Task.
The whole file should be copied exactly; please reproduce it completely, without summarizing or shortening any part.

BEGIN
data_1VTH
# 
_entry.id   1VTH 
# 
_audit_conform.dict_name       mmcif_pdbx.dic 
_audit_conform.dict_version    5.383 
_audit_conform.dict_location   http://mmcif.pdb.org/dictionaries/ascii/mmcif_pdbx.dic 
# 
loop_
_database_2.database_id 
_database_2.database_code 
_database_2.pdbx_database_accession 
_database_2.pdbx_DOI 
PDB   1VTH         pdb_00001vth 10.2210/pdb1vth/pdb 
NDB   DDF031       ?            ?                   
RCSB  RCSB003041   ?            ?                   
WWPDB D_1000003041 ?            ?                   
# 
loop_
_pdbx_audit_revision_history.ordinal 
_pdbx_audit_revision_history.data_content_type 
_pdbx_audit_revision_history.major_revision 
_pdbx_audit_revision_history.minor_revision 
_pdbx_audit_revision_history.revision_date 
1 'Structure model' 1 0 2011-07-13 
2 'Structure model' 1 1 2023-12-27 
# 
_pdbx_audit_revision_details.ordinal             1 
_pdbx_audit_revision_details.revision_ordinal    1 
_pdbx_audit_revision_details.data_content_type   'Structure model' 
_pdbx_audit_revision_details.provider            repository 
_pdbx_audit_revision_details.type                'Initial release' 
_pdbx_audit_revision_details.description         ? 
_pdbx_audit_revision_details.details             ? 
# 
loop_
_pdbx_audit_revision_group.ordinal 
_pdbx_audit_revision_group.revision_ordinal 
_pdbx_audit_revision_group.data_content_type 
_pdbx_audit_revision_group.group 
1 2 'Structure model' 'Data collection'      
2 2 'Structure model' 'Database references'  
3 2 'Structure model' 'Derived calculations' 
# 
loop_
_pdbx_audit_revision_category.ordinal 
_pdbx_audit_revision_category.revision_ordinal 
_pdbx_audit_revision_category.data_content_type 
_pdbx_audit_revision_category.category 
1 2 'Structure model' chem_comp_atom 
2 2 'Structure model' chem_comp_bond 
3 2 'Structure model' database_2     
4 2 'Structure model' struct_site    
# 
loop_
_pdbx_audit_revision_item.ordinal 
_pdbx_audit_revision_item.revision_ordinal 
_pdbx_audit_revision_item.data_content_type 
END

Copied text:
data_1VTH
# 
_entry.id   1VTH 
# 
_audit_conform.dict_name       mmcif_pdbx.dic 
_audit_conform.dict_version    5.383 
_audit_conform.dict_location   http://mmcif.pdb.org/dictionaries/ascii/mmcif_pdbx.dic 
# 
loop_
_database_2.database_id 
_database_2.database_code 
_database_2.pdbx_database_accession 
_database_2.pdbx_DOI 
PDB   1VTH         pdb_00001vth 10.2210/pdb1vth/pdb 
NDB   DDF031       ?            ?                   
RCSB  RCSB003041   ?            ?                   
WWPDB D_1000003041 ?            ?                   
# 
loop_
_pdbx_audit_revision_history.ordinal 
_pdbx_audit_revision_history.data_content_type 
_pdbx_audit_revision_history.major_revision 
_pdbx_audit_revision_history.minor_revision 
_pdbx_audit_revision_history.revision_date 
1 'Structure model' 1 0 2011-07-13 
2 'Structure model' 1 1 2023-12-27 
# 
_pdbx_audit_revision_details.ordinal             1 
_pdbx_audit_revision_details.revision_ordinal    1 
_pdbx_audit_revision_details.data_content_type   'Structure model' 
_pdbx_audit_revision_details.provider            repository 
_pdbx_audit_revision_details.type                'Initial release' 
_pdbx_audit_revision_details.description         ? 
_pdbx_audit_revision_details.details             ? 
# 
loop_
_pdbx_audit_revision_group.ordinal 
_pdbx_audit_revision_group.revision_ordinal 
_pdbx_audit_revision_group.data_content_type 
_pdbx_audit_revision_group.group 
1 2 'Structure model' 'Data collection'      
2 2 'Structure model' 'Database references'  
3 2 'Structure model' 'Derived calculations' 
# 
loop_
_pdbx_audit_revision_category.ordinal 
_pdbx_audit_revision_category.revision_ordinal 
_pdbx_audit_revision_category.data_content_type 
_pdbx_audit_revision_category.category 
1 2 'Structure model' chem_comp_atom 
2 2 'Structure model' chem_comp_bond 
3 2 'Structure model' database_2     
4 2 'Structure model' struct_site    
# 
loop_
_pdbx_audit_revision_item.ordinal 
_pdbx_audit_revision_item.revision_ordinal 
_pdbx_audit_revision_item.data_content_type 